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How Cults, Communes, and Religious Movements Influenced What We Eat ? An American History

By Christina Ward

Does God have a recipe?

“Holy Food is a titanic feat of research and a fascinating exploration of American faith and culinary rites. Christina Ward is the perfect guide – generous, wise, and ecumenical.” — Adam Chandler, author of Drive-Thru Dreams

“Holy Food doesn’t just trace the influence that preachers, gurus, and cult leaders have had on American cuisine. It offers a unique look at the ways spirituality—whether in the form of fringe cults or major religions—has shaped our culture. Christina Ward has gone spelunking into some very odd corners of American history to unearth this fascinating collection of stories and recipes.” — Jonathan Kauffmann, author of Hippie Food: How Back-to-the-Landers, Longhairs, and Revolutionaries Changed the Way We Eat

“An engaging book that shares everything from little-known facts to illuminating profiles of historical figures. Best of all, Ward shares recipes from historic religious communities, updated to reflect modern cooking technology. A must-have for food historians, religious historians, or just the curious and hungry folks in your life. ” — Dr. Julia Skinner, author of Our Fermented Lives

Independent food historian Christina Ward’s highly anticipated Holy Food explores the influence of mainstream to fringe religious beliefs on modern American food culture. Author Christina Ward unravels the numerous ways religious beliefs intersect with politics and economics and, of course, food to tell a different story of America. It’s the story of true believers and charlatans, of idealists and visionaries, and of the everyday people who followed them—often at their peril. Holy Food explains how faith pioneers used societal woes and cultural trends to create new pathways of belief and reveals the interconnectivity between sects and their leaders.

Religious beliefs have been the source of food “rules” since Pythagoras told his followers not to eat beans (they contain souls), Kosher and Halal rules forbade the shrimp cocktail (shellfish are scavengers, or maybe G-d just said “no”). A long-ago Pope forbade Catholics from eating meat on Fridays (fasting to atone for committed sins). Rules about eating are present in nearly every American belief, from high-control groups that ban everything except air to the infamous strawberry shortcake that sated visitors to the Oneida Community in the late 1800s. In America, where the freedom to worship the god of your choice and sometimes of your own making, embraced old traditions and invented new ones.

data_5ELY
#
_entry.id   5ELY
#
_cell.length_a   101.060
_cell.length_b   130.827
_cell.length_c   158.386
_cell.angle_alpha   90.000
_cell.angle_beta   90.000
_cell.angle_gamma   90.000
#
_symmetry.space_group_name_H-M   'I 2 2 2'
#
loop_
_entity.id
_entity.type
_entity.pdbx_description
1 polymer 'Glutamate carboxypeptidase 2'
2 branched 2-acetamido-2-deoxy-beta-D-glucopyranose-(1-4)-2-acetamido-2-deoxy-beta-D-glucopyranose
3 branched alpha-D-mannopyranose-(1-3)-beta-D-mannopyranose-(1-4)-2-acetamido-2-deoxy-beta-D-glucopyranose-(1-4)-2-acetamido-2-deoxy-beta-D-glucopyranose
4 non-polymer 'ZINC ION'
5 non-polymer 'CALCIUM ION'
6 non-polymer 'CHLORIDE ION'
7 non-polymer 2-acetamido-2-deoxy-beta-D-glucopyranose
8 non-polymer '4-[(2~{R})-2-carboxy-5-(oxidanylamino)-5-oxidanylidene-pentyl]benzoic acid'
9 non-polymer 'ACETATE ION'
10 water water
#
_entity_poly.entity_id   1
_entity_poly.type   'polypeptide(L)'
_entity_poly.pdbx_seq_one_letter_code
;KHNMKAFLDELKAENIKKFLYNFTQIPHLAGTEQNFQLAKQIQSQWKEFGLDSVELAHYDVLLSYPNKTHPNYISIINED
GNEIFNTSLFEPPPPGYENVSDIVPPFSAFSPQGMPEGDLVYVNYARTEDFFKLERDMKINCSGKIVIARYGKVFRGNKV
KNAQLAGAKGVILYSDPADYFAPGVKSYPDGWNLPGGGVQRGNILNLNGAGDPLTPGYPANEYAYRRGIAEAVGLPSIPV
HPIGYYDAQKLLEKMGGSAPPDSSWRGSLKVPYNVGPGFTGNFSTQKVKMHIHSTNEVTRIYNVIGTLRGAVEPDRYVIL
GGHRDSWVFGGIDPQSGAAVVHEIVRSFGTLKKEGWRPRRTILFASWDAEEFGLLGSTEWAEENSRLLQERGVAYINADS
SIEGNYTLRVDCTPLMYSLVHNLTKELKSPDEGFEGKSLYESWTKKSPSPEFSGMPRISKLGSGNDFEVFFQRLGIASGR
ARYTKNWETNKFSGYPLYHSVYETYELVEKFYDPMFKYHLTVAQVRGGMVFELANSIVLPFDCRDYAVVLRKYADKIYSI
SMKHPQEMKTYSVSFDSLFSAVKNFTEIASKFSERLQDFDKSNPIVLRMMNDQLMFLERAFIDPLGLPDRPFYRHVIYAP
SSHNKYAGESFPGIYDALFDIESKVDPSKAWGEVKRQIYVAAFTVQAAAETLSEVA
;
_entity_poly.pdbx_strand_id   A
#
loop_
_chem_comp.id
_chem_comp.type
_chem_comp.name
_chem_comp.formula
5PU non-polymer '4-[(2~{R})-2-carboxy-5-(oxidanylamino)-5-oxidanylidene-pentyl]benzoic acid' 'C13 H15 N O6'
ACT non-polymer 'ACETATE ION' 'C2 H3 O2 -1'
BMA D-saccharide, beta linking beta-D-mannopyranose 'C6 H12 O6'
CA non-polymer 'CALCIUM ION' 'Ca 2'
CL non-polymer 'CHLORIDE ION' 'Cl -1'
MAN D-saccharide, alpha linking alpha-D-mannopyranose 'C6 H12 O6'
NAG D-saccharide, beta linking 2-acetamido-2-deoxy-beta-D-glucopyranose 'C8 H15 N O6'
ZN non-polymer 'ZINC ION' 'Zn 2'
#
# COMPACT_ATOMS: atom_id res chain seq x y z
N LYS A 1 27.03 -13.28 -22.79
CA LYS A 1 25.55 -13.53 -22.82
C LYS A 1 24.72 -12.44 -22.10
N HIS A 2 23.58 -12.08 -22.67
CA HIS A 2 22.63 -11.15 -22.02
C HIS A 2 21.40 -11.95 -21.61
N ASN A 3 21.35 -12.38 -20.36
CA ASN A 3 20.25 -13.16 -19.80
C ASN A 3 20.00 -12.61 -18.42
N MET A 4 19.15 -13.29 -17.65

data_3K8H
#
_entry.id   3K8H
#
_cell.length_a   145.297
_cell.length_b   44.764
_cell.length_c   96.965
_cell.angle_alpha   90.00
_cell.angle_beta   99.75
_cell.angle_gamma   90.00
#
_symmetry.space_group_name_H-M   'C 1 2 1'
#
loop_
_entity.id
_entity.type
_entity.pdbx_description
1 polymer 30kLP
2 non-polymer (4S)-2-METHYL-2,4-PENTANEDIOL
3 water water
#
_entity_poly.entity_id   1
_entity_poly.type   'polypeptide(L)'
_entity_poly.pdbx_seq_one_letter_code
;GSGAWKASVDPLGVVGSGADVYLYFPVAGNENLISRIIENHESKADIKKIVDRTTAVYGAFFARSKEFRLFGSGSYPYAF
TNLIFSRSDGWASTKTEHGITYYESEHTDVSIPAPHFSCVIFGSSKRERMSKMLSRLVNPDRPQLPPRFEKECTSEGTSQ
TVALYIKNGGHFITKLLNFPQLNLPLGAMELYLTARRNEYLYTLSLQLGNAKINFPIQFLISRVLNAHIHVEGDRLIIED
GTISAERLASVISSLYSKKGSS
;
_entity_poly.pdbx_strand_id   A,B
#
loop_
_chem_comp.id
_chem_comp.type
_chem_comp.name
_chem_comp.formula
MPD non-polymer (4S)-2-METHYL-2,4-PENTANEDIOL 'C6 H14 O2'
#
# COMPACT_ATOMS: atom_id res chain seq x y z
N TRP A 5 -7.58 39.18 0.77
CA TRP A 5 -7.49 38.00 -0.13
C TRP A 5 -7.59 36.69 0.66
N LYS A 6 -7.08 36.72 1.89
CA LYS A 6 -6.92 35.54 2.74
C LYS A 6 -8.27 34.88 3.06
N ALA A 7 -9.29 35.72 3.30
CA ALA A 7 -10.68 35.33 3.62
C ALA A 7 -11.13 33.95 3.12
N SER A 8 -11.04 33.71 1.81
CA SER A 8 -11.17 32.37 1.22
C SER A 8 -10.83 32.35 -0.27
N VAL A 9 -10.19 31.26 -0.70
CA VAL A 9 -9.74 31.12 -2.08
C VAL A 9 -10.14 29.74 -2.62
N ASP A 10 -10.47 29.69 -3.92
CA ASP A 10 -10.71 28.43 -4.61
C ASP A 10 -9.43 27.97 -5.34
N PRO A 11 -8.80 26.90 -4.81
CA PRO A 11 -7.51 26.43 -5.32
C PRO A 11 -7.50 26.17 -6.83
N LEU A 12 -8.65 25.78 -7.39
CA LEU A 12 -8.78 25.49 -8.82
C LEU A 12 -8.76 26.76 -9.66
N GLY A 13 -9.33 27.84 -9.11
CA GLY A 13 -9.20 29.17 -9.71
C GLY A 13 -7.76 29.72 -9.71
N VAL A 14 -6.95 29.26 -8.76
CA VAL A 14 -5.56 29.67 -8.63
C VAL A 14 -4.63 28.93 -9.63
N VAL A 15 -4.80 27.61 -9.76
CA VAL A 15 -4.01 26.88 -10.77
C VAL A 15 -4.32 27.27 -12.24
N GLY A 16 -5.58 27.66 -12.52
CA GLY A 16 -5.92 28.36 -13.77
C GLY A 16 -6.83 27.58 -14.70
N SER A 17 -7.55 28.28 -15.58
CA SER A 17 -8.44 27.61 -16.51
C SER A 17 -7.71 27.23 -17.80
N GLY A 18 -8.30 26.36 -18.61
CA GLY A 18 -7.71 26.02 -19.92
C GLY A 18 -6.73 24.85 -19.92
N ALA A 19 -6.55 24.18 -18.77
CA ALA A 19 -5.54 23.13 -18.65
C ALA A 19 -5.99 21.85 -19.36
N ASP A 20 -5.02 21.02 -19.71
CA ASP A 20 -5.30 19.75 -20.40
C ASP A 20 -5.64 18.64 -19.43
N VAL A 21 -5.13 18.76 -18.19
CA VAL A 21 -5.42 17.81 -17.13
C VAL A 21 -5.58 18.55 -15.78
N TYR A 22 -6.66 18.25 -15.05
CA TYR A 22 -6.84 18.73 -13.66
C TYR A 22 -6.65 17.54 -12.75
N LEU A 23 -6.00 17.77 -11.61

Holy Food looks at how the explosion of religious movements since the Great Awakenings (the nationwide religious revivals in the 1730s-40s and 1795-1835) birthed a cottage industry of food fads that gained mainstream acceptance. And at the obscure sects and communities of the 20th Century who dabbled in vague spirituality that used food to both entice and control followers. Ward skillfully navigates between academic studies, interviews, cookbooks, and religious texts to make sharp observations with new insights into American history in this highly readable journey through the American kitchen.

Holy Food features over 75 recipes from religious and communal groups tested and updated for modern cooks. Also includes over 100 historic black-and-white images.